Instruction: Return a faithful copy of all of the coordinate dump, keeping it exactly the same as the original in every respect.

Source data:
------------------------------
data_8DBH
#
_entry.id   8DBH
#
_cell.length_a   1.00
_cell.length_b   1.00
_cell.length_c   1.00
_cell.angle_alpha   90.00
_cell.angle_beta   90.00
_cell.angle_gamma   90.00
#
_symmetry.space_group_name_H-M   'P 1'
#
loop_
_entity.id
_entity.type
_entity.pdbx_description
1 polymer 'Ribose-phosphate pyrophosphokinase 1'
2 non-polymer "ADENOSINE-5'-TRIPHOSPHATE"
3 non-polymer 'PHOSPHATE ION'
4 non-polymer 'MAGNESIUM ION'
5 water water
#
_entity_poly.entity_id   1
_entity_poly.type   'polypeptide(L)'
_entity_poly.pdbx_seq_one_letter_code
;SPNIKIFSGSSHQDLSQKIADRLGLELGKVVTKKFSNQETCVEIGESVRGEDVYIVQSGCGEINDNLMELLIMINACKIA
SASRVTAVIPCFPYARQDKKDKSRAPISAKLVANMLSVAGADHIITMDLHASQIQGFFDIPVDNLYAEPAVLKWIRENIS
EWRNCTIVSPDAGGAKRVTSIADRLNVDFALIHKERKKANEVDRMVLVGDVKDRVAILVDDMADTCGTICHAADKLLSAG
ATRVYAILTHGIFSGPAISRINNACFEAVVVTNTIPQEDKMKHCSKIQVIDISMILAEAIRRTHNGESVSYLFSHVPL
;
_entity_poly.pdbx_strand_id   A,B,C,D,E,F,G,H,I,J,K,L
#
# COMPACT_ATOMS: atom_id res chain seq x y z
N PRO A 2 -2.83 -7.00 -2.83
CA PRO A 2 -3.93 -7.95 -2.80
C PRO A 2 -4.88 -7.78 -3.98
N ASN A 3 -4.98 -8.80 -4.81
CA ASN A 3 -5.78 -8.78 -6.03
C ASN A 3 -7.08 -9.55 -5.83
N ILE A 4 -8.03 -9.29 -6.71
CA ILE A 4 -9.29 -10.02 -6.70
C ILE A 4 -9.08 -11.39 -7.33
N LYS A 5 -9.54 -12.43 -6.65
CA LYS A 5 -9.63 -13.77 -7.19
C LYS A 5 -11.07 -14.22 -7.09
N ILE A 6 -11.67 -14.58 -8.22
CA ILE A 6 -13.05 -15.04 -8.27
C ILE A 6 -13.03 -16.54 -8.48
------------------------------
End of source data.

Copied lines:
data_8DBH
#
_entry.id   8DBH
#
_cell.length_a   1.00
_cell.length_b   1.00
_cell.length_c   1.00
_cell.angle_alpha   90.00
_cell.angle_beta   90.00
_cell.angle_gamma   90.00
#
_symmetry.space_group_name_H-M   'P 1'
#
loop_
_entity.id
_entity.type
_entity.pdbx_description
1 polymer 'Ribose-phosphate pyrophosphokinase 1'
2 non-polymer "ADENOSINE-5'-TRIPHOSPHATE"
3 non-polymer 'PHOSPHATE ION'
4 non-polymer 'MAGNESIUM ION'
5 water water
#
_entity_poly.entity_id   1
_entity_poly.type   'polypeptide(L)'
_entity_poly.pdbx_seq_one_letter_code
;SPNIKIFSGSSHQDLSQKIADRLGLELGKVVTKKFSNQETCVEIGESVRGEDVYIVQSGCGEINDNLMELLIMINACKIA
SASRVTAVIPCFPYARQDKKDKSRAPISAKLVANMLSVAGADHIITMDLHASQIQGFFDIPVDNLYAEPAVLKWIRENIS
EWRNCTIVSPDAGGAKRVTSIADRLNVDFALIHKERKKANEVDRMVLVGDVKDRVAILVDDMADTCGTICHAADKLLSAG
ATRVYAILTHGIFSGPAISRINNACFEAVVVTNTIPQEDKMKHCSKIQVIDISMILAEAIRRTHNGESVSYLFSHVPL
;
_entity_poly.pdbx_strand_id   A,B,C,D,E,F,G,H,I,J,K,L
#
# COMPACT_ATOMS: atom_id res chain seq x y z
N PRO A 2 -2.83 -7.00 -2.83
CA PRO A 2 -3.93 -7.95 -2.80
C PRO A 2 -4.88 -7.78 -3.98
N ASN A 3 -4.98 -8.80 -4.81
CA ASN A 3 -5.78 -8.78 -6.03
C ASN A 3 -7.08 -9.55 -5.83
N ILE A 4 -8.03 -9.29 -6.71
CA ILE A 4 -9.29 -10.02 -6.70
C ILE A 4 -9.08 -11.39 -7.33
N LYS A 5 -9.54 -12.43 -6.65
CA LYS A 5 -9.63 -13.77 -7.19
C LYS A 5 -11.07 -14.22 -7.09
N ILE A 6 -11.67 -14.58 -8.22
CA ILE A 6 -13.05 -15.04 -8.27
C ILE A 6 -13.03 -16.54 -8.48